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In re Rural Metro Corp. Stockholer Litig.

Supreme Court of Delaware

December 2, 2014

IN RE RURAL METRO CORPORATION SHAREHOLDERS LITIGATION,

Submitted November 24, 2014

Case Closed December 18, 2014.

Editorial Note:

This decision has been designated as "Table of Decisions Without Published Opinions." in the Atlantic Reporter.

Court Below--Court of Chancery of the State of Delaware, C.A. No. 6350-VCL.

Before HOLLAND, RIDGELY, and VALIHURA, Justices.

ORDER

Randy J. Holland, Justice

This 2nd day of December 2014, upon consideration of the notice to show cause, the appellant's response, and the appellee's reply, it appears to the Court that:

(1) On November 7, 2014, the defendant-appellant, RBC Capital Markets, LLC (" RBC" ), filed a notice of appeal from three post-trial opinions of the Court of Chancery dated October 10, 2014, March 7, 2014, and December 17, 2013. Nine days before RBC filed the notice of appeal, counsel for the lead plaintiff-appellee filed an opening brief in support of a fee application in the Court of Chancery. In a letter accompanying the notice of appeal, RBC noted the pending fee application and stated that it filed the notice of appeal out of an abundance caution because the October 10, 2014 opinion referred to the entry of judgment against RBC in the amount of $75,798,550.33.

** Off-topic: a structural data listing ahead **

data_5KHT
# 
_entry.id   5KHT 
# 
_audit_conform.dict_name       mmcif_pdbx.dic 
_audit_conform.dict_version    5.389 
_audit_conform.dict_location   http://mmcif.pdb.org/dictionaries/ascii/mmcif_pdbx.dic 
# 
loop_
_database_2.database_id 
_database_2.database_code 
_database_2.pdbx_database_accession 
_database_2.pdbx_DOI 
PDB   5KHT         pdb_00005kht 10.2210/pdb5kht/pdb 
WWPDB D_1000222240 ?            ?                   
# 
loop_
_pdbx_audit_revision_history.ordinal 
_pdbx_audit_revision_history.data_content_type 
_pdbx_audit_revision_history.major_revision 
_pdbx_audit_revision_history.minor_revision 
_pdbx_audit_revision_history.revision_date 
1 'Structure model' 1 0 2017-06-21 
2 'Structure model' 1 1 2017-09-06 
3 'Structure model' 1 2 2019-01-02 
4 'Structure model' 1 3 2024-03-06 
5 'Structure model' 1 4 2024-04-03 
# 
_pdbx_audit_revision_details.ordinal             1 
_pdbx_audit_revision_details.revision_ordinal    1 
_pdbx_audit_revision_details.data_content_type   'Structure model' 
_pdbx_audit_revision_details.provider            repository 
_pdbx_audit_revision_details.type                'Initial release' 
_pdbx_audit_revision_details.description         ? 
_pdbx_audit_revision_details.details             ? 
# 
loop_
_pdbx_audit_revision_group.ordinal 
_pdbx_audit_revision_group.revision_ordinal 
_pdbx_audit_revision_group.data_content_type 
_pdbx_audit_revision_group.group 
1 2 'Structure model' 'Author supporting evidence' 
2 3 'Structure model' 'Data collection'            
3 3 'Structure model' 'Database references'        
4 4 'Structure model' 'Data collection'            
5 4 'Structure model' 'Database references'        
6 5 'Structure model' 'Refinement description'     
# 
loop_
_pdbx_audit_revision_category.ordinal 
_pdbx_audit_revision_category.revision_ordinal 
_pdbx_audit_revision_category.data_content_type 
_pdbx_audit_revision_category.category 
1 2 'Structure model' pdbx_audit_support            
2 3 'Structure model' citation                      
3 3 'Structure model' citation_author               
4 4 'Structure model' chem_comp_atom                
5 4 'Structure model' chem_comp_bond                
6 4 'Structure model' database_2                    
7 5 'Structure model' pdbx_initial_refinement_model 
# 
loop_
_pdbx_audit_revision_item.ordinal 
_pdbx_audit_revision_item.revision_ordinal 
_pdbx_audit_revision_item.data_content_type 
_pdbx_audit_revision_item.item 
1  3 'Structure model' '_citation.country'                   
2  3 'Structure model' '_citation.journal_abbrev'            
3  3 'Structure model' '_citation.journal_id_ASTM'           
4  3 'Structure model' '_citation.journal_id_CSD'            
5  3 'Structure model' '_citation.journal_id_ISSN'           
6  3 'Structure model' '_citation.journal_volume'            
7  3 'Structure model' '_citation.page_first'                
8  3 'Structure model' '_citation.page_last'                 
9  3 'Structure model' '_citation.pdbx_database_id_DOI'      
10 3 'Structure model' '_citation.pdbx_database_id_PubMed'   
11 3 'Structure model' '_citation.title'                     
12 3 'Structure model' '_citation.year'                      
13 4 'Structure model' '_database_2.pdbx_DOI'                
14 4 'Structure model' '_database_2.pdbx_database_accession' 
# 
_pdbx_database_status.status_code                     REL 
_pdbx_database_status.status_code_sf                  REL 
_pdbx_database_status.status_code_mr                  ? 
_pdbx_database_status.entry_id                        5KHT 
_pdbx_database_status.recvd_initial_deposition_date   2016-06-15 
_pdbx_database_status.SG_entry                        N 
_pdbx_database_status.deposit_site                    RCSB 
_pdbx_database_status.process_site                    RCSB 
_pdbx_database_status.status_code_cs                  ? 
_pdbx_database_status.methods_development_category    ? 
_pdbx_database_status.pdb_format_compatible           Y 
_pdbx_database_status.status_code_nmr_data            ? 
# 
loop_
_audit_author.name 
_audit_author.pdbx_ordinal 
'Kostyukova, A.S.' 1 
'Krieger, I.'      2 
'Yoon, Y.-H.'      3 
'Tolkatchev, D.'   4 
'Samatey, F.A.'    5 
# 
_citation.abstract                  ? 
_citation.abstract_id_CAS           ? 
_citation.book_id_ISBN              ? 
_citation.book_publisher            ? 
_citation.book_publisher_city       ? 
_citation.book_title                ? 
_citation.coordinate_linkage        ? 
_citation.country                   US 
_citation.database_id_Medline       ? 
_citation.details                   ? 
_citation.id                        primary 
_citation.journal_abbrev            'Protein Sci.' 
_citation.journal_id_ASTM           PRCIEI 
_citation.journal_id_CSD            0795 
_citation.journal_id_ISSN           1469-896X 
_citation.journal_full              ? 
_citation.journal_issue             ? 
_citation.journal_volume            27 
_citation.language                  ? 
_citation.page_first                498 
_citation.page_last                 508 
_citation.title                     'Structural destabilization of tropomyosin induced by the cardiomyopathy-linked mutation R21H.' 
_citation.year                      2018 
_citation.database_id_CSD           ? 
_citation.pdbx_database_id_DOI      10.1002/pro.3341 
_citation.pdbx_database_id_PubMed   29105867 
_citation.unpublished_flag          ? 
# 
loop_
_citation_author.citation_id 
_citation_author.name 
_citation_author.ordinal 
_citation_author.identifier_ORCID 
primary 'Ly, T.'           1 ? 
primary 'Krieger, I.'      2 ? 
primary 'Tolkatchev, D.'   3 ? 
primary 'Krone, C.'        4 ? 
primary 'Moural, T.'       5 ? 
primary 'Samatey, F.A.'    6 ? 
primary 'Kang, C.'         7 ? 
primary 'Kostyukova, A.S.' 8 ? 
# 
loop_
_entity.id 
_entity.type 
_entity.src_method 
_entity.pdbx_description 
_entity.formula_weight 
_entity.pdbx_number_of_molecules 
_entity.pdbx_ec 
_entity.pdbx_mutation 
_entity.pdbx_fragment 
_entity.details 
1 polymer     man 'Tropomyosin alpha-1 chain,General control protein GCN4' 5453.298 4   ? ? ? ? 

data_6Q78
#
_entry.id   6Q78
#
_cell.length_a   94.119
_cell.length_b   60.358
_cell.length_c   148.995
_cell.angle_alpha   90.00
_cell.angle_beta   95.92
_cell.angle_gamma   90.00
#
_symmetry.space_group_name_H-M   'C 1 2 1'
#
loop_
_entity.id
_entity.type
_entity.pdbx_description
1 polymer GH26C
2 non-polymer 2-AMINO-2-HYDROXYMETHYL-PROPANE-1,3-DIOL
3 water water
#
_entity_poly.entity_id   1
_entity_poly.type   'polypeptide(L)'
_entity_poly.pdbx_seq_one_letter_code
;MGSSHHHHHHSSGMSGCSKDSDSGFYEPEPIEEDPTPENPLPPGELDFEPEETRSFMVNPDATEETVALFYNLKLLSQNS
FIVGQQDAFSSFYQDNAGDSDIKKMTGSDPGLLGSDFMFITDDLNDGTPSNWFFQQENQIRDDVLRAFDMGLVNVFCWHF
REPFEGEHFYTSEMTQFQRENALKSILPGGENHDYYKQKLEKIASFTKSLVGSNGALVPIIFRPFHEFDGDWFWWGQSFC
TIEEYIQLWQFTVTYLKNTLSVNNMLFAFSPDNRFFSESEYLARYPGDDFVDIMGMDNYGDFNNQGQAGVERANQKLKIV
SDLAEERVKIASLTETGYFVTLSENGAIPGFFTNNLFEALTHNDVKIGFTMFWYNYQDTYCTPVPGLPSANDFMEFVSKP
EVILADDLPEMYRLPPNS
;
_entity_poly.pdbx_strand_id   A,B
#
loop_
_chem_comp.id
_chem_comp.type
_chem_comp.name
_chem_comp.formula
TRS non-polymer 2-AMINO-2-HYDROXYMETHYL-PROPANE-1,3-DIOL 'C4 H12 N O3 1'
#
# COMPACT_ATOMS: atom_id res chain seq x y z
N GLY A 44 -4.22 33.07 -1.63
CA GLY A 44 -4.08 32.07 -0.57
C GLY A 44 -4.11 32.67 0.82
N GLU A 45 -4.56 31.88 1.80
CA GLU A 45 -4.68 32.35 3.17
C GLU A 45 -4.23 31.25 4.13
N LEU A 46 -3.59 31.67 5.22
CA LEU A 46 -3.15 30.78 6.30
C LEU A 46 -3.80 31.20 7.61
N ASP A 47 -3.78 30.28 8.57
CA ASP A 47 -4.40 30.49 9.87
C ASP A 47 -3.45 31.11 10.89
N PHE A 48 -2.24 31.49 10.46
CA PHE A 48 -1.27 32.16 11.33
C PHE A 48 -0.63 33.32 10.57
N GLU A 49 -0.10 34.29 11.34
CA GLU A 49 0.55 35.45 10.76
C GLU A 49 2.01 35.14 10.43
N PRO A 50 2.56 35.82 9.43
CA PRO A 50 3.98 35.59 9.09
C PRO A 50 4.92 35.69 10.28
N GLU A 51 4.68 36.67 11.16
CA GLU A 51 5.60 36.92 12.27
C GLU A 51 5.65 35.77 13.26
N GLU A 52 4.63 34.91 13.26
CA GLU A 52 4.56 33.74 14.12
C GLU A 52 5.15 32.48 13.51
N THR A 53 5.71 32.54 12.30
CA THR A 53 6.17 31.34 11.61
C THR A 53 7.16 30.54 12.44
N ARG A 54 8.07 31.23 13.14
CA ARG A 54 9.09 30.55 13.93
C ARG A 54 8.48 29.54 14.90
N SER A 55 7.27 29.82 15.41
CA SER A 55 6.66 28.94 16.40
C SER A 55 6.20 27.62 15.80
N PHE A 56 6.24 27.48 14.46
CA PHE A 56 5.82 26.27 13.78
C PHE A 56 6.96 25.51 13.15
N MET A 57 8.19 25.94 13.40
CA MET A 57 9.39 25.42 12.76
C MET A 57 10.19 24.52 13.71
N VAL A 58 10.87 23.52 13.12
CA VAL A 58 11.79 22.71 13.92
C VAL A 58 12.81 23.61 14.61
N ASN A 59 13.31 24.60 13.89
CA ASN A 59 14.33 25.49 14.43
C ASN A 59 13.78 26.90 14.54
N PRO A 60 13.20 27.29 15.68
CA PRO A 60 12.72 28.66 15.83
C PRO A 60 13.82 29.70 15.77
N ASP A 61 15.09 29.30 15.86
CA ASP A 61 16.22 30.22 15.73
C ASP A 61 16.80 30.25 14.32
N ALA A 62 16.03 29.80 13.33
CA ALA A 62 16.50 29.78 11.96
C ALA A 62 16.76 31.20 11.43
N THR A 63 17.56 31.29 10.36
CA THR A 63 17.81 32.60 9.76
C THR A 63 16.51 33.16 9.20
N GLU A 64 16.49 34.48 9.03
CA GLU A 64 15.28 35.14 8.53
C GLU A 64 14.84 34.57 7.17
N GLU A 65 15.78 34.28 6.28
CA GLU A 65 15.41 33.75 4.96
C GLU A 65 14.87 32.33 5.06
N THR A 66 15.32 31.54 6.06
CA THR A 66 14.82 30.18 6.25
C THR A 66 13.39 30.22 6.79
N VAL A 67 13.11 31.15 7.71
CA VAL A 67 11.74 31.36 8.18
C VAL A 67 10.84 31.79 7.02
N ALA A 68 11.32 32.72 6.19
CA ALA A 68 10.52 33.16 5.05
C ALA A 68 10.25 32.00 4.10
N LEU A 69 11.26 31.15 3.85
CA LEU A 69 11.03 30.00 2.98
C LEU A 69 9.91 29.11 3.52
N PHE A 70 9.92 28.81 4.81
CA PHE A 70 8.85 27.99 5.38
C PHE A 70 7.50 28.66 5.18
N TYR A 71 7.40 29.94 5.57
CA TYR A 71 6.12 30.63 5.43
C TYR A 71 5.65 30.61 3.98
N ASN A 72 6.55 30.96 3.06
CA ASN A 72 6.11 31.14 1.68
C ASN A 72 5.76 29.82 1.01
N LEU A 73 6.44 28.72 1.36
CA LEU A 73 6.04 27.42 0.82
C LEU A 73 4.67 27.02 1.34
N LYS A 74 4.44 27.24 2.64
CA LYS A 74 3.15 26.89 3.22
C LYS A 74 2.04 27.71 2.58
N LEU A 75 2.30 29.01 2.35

(2) On November 10, 2014, the Senior Court Clerk issued a notice directing RBC to show cause why the appeal should not be dismissed for RBC's failure to comply with Supreme Court Rule 42 in filing an appeal from an interlocutory order. In its response to the notice to show cause, RBC stated that it filed the appeal out of an abundance of caution and agreed that the appeal should be dismissed without prejudice if the Court viewed the appeal as an appeal from an interlocutory order. The appellee was asked to respond to RBC's submission. The appellee stated that an appeal at this stage of the proceedings was interlocutory and therefore RBC's appeal should be dismissed.

(3) This Court has consistently held that a judgment on the merits is not final and appealable until the trial court has ruled on an outstanding application for attorney's fees.[1] An application for attorneys' fees is currently pending in the Court of Chancery. The opinions from which RBC appealed are therefore interlocutory because they did not finally determine and terminate the case before the Court of Chancery.

(4) This appeal must be dismissed because it was taken from an interlocutory order. Absent compliance with Supreme Court Rule 42, this Court has no jurisdiction to hear this interlocutory appeal.[2]

NOW, THEREFORE, IT IS ORDERED, that this appeal is DISMISSED. The filing fee paid by RBC shall be applied to any future appeal filed by RBC from a final order entered in this case.


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